# Jacobian Velocities and Static Forces 14 Instructor Jacob

• Slides: 52

Jacobian: Velocities and Static Forces 1/4 Instructor: Jacob Rosen Advanced Robotic - MAE 263 D - Department of Mechanical & Aerospace Engineering - UCLA

Kinematics Relations - Joint & Cartesian Spaces • A robot is often used to manipulate object attached to its tip (end effector). • The location of the robot tip may be specified using one of the following descriptions: • Joint Space • Cartesian Space {N} Euler Angles Instructor: Jacob Rosen Advanced Robotic - MAE 263 D - Department of Mechanical & Aerospace Engineering - UCLA

Kinematics Relations - Forward & Inverse • The robot kinematic equations relate the two description of the robot tip location Tip Location in Joint Space Tip Location in Cartesian Space Instructor: Jacob Rosen Advanced Robotic - MAE 263 D - Department of Mechanical & Aerospace Engineering - UCLA

Kinematics Relations - Forward & Inverse Tip Velocity in Joint Space Tip velocity in Cartesian Space Instructor: Jacob Rosen Advanced Robotic - MAE 263 D - Department of Mechanical & Aerospace Engineering - UCLA

Jacobian Matrix - Introduction • • The Jacobian is a multi dimensional form of the derivative. Suppose that for example we have 6 functions, each of which is a function of 6 independent variables • We may also use a vector notation to write these equations as Instructor: Jacob Rosen Advanced Robotic - MAE 263 D - Department of Mechanical & Aerospace Engineering - UCLA

Jacobian Matrix - Introduction • If we wish to calculate the differential of we use the chain rule to get • Which again might be written more simply using a vector notation as as a function of the differential Instructor: Jacob Rosen Advanced Robotic - MAE 263 D - Department of Mechanical & Aerospace Engineering - UCLA

Jacobian Matrix - Introduction • The 6 x 6 matrix of partial derivative is defined as the Jacobian matrix • By dividing both sides by the differential time element, we can think of the Jacobian as mapping velocities in X to those in Y • Note that the Jacobian is time varying linear transformation Instructor: Jacob Rosen Advanced Robotic - MAE 263 D - Department of Mechanical & Aerospace Engineering - UCLA

Jacobian Matrix - Introduction • In the field of robotics the Jacobian matrix describe the relationship between the joint angle rates ( ) and the translation and rotation velocities of the end effector ( ). This relationship is given by: Instructor: Jacob Rosen Advanced Robotic - MAE 263 D - Department of Mechanical & Aerospace Engineering - UCLA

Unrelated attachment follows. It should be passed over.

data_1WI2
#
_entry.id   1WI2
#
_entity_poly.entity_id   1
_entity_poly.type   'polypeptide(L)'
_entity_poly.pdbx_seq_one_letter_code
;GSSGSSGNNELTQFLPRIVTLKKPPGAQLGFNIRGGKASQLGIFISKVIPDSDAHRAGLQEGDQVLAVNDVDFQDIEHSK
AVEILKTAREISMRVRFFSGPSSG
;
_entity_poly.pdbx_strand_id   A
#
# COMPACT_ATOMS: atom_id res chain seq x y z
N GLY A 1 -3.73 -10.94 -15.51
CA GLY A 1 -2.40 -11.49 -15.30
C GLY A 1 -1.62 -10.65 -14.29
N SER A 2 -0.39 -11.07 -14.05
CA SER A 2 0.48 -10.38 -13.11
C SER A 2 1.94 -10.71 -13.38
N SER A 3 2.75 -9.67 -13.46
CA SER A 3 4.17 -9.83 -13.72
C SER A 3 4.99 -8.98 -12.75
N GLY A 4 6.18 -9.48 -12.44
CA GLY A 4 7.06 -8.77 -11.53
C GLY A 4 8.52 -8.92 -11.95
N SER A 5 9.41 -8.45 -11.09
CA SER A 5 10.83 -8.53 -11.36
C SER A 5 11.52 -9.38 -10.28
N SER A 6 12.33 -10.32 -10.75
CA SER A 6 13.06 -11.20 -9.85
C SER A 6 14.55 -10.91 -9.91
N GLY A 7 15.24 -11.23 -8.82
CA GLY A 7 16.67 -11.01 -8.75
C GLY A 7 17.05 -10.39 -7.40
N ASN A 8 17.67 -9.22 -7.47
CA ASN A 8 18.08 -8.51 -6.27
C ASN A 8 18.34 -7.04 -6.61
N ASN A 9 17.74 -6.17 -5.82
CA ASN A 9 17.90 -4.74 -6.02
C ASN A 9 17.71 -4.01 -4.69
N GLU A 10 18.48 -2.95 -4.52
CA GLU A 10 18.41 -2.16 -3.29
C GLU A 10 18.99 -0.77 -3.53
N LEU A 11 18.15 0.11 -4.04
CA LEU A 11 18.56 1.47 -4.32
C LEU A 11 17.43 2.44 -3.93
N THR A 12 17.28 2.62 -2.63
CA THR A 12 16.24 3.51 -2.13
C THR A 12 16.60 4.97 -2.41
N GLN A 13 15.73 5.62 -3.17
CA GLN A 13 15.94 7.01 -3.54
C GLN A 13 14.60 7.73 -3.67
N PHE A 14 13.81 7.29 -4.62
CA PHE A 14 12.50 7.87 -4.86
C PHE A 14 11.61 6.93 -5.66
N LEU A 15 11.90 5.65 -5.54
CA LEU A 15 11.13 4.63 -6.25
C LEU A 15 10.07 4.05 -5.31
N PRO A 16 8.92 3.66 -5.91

Jacobian Matrix - Introduction • • This expression can be expanded to: Where: 6 x 1 6 x. N Nx 1 – is a 6 x 1 vector of the end effector linear and angular velocities – is a 6 x. N Jacobian matrix – is a Nx 1 vector of the manipulator joint velocities – is the number of joints Instructor: Jacob Rosen Advanced Robotic - MAE 263 D - Department of Mechanical & Aerospace Engineering - UCLA

Jacobian Matrix - Introduction • In addition to the velocity relationship, we are also interested in developing a relationship between the robot joint torques ( moments ( ) and the forces and ) at the robot end effector (Static Conditions). This relationship is given by: Instructor: Jacob Rosen Advanced Robotic - MAE 263 D - Department of Mechanical & Aerospace Engineering - UCLA

Jacobian Matrix - Introduction • • This expression can be expanded to: Where: 6 x 1 6 x. N Nx 1 – is a 6 x 1 vector of the robot joint torques – is a 6 x. N Transposed Jacobian matrix – is a Nx 1 vector of the forces and moments at the robot end effector – is the number of joints Instructor: Jacob Rosen Advanced Robotic - MAE 263 D - Department of Mechanical & Aerospace Engineering - UCLA